He added that officers were looking for five men and three women whom they believed could help them with their inquiries, including a “man with tousled hair” who became one of the pivotal figures in the subsequent investigation.
Yet, as the police worked hard to reassure the public, and conduct their hunt for the perpetrator, there were distraught family members and friends who had to break the terrible news to June’s loved ones, who were too young to fully comprehend the horror.
‘She and my youngest lassie were such great pals’
Seven-year-old Mary Dalgarno was among the many pupils who was taken to Woodside Primary School by her mother the following morning.
The wee girl sensed that something was wrong, but had no idea why her mum, Christina, was in such distress.
Mrs Dalgarno later told the Evening Express: “It is all so terrible. June was such a lovely girl and she and my youngest lassie were such great pals that I almost looked on her as being one of my own.”
June, who was one of 30 children in Class 2a at Woodside Primary, was a popular, bright pupil whom teachers described as a joy in their classroom.
But, as mothers spoke about their concerns, June’s sisters Norma, 11, and Anne Marie, four, stayed at home with their brothers, Brian, 12, and David, two, while their parents, David and Anne, attempted to deal with the worst situation they had ever faced.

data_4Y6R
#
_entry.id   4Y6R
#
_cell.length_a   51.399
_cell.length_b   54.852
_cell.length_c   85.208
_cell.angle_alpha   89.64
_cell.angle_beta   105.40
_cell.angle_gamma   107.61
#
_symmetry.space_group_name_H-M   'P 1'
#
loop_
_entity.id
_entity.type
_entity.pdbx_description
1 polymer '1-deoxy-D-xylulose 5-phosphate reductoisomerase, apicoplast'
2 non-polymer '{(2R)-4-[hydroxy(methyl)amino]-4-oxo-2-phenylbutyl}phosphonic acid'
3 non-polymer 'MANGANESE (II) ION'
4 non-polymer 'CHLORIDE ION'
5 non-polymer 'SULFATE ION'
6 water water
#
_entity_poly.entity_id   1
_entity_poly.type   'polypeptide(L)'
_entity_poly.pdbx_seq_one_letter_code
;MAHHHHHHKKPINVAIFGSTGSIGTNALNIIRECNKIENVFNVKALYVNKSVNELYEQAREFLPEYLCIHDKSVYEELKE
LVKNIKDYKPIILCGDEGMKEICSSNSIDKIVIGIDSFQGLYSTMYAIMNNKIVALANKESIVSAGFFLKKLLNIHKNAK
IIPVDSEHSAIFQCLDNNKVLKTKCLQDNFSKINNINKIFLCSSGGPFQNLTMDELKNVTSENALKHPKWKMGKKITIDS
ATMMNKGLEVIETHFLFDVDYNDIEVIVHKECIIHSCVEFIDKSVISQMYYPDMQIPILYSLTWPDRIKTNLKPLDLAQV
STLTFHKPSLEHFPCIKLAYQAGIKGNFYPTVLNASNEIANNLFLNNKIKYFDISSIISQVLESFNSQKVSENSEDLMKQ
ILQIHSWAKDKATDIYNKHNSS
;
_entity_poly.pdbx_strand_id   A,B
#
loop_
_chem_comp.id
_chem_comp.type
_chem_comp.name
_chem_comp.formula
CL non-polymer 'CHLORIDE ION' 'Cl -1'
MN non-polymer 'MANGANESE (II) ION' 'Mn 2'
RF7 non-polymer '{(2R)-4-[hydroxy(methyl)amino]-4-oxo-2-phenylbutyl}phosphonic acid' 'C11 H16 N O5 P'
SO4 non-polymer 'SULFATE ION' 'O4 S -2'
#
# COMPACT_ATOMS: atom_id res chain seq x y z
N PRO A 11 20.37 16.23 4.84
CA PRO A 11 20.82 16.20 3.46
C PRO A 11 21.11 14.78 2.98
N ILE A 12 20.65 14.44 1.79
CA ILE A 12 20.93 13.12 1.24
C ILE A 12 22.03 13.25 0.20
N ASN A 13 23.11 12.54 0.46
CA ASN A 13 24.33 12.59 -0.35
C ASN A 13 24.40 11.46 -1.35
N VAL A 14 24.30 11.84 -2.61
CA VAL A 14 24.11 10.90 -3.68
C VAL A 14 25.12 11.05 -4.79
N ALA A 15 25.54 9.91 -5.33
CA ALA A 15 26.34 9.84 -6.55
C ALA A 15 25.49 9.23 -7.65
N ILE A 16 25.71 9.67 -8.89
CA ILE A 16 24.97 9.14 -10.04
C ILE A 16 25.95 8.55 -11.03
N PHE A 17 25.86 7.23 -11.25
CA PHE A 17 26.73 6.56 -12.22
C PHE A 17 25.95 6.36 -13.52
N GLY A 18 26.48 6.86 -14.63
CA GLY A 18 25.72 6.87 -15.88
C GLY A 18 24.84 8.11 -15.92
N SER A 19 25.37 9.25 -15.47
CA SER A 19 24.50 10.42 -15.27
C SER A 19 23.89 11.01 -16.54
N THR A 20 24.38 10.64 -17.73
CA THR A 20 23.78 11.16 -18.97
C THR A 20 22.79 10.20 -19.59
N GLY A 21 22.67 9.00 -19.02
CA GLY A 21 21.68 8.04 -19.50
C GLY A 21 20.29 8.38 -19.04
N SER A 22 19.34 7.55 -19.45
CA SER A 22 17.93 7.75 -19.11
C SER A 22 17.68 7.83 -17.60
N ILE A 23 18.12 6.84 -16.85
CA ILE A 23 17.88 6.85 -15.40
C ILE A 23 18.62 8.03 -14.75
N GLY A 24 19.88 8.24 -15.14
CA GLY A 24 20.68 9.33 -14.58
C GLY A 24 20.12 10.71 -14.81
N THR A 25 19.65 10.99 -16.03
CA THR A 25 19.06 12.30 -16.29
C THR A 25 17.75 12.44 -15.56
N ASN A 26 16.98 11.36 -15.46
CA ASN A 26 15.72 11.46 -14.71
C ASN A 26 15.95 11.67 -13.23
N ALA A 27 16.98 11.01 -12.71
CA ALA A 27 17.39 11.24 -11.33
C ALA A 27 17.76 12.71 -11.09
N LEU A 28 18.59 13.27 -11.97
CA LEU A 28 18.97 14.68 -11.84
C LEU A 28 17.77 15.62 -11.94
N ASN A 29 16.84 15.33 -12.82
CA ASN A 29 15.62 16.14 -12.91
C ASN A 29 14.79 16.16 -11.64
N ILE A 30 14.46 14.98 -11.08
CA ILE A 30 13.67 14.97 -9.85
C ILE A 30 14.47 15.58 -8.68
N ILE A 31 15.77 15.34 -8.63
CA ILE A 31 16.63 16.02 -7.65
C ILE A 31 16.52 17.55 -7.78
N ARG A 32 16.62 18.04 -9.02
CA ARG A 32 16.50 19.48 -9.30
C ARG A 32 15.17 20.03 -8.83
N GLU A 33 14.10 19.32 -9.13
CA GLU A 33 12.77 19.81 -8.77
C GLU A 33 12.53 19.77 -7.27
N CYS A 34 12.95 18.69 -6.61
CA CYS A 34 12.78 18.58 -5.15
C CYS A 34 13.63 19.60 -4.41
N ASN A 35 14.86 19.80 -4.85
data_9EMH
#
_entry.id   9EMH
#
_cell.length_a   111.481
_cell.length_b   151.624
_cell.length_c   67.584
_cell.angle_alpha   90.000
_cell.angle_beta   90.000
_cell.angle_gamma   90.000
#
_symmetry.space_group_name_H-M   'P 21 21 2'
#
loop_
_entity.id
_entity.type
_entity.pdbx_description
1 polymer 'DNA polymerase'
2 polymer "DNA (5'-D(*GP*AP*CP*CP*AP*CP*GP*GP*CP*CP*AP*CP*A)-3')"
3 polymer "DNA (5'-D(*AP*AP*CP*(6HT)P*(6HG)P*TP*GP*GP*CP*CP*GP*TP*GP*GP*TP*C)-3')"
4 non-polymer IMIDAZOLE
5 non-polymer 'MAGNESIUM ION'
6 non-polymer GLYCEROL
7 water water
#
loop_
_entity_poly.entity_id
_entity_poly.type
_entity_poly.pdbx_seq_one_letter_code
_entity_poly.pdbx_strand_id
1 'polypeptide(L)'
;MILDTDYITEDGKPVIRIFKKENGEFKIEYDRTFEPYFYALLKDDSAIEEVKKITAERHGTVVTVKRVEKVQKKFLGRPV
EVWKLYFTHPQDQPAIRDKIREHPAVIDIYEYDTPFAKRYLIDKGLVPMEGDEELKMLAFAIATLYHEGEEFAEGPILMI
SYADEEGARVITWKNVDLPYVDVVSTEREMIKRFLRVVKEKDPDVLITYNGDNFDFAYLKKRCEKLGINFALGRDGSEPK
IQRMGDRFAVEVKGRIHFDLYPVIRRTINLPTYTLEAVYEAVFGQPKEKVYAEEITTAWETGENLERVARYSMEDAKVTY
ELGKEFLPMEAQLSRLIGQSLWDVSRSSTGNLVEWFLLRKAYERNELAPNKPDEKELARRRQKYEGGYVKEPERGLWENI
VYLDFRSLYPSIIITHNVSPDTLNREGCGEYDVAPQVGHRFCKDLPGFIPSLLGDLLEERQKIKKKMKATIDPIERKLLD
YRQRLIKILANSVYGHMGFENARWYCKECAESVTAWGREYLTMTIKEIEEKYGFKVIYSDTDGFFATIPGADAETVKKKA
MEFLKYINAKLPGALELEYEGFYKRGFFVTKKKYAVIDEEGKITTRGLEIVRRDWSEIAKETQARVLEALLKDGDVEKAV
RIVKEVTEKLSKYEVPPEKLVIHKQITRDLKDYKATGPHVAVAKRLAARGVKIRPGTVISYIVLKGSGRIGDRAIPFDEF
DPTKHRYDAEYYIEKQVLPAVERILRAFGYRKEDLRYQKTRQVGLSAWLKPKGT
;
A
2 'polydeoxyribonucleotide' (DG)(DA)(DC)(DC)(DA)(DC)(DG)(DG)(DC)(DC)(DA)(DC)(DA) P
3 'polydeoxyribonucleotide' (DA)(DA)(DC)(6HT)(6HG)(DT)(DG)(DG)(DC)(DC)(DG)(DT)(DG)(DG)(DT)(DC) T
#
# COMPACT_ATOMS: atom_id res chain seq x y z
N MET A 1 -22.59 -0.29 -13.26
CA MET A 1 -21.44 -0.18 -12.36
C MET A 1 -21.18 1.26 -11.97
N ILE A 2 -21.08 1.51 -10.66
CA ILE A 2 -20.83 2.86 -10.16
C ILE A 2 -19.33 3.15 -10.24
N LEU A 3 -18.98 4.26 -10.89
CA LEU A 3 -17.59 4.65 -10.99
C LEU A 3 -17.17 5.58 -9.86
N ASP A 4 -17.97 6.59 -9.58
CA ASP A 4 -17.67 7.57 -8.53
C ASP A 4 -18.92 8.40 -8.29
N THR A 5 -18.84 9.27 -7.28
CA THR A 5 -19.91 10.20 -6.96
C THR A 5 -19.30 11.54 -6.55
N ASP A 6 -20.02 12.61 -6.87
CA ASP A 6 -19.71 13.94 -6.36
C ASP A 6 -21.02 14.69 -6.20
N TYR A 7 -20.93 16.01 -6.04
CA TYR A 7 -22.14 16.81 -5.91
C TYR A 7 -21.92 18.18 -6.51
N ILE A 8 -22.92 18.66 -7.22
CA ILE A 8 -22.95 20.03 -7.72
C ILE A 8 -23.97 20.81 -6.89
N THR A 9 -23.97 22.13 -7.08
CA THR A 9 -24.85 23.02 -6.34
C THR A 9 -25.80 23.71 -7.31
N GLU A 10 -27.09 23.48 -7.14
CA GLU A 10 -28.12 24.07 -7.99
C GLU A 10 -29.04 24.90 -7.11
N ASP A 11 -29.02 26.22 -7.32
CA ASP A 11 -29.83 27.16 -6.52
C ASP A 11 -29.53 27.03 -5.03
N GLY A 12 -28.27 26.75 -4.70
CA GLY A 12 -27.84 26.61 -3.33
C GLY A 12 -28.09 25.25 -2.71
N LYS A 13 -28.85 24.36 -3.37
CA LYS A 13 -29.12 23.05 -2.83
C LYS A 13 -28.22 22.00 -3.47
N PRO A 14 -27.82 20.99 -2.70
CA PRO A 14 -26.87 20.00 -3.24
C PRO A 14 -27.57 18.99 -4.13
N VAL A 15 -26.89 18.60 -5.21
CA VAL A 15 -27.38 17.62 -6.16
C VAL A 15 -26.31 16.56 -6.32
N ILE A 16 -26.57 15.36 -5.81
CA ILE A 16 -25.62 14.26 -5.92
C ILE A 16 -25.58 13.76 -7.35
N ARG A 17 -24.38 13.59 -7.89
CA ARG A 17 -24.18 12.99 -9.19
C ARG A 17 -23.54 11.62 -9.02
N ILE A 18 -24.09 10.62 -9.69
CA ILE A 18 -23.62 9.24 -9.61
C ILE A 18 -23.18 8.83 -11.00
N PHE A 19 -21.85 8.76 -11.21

‘I will do all my own messages from now on’
Newspapers across Scotland on January 9 carried coverage of the shocking murder. But, although the families of other pupils expressed concerns about what had happened, there was no thought of cancelling the normal school arrangements.
The pupils at Woodside Primary were allowed to finish classes 20 minutes earlier than usual, so they could make the journey home while there was still daylight.
One parent said: “It’s frightening to think that these sort of things can happen on your own doorsteps. Another woman added: “I will do my own messages from now on.
“My oldest boy can watch the younger children, because I am taking no chances.”
This was the most depraved of all crimes
But, despite the initial sense of near panic, there was little sign of progress in the case. The information received from the public came to nothing, the investigation stalled and, even after June’s funeral, there was no hint of a breakthrough.